March 13, 2015 at 12:04 pm #8071Andy BrownParticipant
A Google software problem inadvertently exposed the names, addresses, email addresses and phone numbers used to register websites after people had chosen to keep the information private.
The privacy breach involves whois, a database that contains contact information for people who’ve bought domain names. For privacy reasons, people can elect to make information private, often by paying an extra fee.
The privacy settings for domain names registered through the company eNom were being turned off right at the time when the domains were up for renewal, starting around mid-2013.
“I immediately knew that was really weird,” Williams said. “Nearly everyone these days is very careful about their presence online.”
Google partners with registrars including eNom to let people register domain names. Williams contacted Google, and in about six days the privacy settings had been restored. In a notice, Google blamed a “software defect.” Company officials could not immediately be reached.March 15, 2015 at 11:02 am #8097Alfredo_TParticipant
Security breaches like these are exactly what I think of when “cloud based” services such as online backups, outsourced corporate e-mail servers, Webmail accounts, and Google Drive (and similar file hosting services) come up. One thing that I find rather insidious about the big Webmail providers is that they encourage users to leave their e-mails on the server, rather than deleting them or downloading them.March 15, 2015 at 1:50 pm #8101missing_kskdParticipant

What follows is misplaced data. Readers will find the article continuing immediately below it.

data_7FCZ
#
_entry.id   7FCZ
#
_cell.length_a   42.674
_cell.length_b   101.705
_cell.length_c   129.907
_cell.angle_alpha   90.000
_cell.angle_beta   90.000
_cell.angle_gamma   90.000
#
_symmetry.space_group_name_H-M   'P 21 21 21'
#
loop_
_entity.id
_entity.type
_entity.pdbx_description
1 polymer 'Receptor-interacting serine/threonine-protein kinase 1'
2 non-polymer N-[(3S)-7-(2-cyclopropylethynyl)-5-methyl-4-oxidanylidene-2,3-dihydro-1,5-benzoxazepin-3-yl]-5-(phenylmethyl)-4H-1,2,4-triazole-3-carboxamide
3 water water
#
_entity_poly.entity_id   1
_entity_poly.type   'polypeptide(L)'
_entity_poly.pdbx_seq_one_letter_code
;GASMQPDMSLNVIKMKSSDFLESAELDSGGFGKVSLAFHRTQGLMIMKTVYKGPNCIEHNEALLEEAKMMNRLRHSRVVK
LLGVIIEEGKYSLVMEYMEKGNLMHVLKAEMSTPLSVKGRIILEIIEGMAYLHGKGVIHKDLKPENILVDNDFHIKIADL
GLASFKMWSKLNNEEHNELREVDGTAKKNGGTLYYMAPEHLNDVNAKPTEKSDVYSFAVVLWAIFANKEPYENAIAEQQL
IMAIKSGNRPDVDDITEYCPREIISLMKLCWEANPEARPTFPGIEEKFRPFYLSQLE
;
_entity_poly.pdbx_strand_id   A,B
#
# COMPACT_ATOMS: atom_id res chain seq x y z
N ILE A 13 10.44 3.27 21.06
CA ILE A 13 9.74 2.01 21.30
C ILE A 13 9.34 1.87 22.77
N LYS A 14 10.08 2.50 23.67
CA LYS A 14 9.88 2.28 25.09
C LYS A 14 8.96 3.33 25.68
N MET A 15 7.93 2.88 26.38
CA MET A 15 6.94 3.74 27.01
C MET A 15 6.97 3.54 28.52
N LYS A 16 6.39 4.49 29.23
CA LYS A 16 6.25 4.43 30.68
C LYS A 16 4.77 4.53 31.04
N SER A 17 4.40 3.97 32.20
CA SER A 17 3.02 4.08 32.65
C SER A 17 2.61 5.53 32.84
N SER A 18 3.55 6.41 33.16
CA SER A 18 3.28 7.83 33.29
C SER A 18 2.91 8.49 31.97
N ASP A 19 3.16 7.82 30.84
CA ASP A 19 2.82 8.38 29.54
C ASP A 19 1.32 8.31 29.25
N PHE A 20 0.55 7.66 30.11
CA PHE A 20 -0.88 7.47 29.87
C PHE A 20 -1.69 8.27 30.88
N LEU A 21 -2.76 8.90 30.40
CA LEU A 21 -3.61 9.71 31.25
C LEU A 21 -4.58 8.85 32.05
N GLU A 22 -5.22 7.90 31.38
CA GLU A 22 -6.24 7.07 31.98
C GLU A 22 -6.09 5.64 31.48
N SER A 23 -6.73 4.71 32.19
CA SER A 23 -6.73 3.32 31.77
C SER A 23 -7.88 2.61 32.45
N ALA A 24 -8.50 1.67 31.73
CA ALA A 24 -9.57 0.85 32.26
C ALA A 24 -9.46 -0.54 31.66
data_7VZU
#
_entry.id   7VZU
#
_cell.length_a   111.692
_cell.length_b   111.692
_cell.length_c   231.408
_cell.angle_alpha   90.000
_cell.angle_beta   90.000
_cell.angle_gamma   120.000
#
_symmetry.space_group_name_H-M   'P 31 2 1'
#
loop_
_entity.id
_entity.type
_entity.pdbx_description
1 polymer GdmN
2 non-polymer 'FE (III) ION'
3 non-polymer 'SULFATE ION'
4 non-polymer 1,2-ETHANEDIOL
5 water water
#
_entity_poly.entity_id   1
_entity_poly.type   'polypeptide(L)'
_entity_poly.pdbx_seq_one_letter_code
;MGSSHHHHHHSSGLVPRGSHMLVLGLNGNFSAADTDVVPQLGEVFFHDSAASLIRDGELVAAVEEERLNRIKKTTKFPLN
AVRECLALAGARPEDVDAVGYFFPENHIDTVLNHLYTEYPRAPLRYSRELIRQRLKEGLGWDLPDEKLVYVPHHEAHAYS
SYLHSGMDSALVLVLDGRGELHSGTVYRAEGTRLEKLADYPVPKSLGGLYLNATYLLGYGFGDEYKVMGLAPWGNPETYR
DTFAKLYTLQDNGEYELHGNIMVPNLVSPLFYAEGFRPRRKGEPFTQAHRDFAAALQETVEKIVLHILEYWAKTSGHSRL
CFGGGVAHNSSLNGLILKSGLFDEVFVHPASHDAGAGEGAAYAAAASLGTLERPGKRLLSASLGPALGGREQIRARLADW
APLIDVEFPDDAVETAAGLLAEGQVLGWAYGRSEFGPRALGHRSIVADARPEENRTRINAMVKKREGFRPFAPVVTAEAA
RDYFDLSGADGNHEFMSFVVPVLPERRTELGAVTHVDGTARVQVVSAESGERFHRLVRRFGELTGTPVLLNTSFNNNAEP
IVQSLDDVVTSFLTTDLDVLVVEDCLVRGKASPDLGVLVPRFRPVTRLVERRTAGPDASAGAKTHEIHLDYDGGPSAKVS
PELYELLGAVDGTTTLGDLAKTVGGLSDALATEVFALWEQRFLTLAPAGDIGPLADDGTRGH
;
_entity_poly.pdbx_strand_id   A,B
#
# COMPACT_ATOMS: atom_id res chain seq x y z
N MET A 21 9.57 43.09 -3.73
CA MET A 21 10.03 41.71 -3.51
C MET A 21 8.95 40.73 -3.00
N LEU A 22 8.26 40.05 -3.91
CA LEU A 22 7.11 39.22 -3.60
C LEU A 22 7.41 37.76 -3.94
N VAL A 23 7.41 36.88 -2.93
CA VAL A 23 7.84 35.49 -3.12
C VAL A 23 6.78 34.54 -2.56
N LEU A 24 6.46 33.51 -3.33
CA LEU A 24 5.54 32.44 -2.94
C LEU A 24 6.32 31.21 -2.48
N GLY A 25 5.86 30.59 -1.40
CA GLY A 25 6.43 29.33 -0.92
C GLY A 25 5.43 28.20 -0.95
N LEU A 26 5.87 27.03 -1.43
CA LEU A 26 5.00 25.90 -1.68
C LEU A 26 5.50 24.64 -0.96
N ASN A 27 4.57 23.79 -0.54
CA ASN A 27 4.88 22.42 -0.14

Oh I love that.
Every single message I’ve ever received since about ’04 is archived in a couple gmail accounts.
I’m fortunate in that I was able to setup a forward to just make that happen. Where I would not be, I would have to manually do it for things of significance.
Can’t tell you how valuable that has been. I get questions, support calls, need to look up solutions, promises, contacts, and who knows what else, and it’s always there, easy.
Just the income from being able to do that pays my few dollar a year Google storage bill many times over.
I can also point to the many working professionals I’ve helped sort out, or who I see struggle having lost local / Outlook datasets. Painful.
Additionally, I e-mail myself PDF’s, links, data, bits of code, and lots of other handy to have, but hard to find and track kinds of things.
This is huge. Drop the right keywords in there, and it’s gonna get found with a simple search. I pretty much don’t have to maintain tedious local data stores.
All I do is archive to a disk. And it’s there, but it’s a mess. If somehow the cloud broke big, I could get things, but I wouldn’t enjoy doing it.
What I like most is the ability to bag and tag, then use search. This tends to beat folders in performance and time investment. Would never, ever go back.
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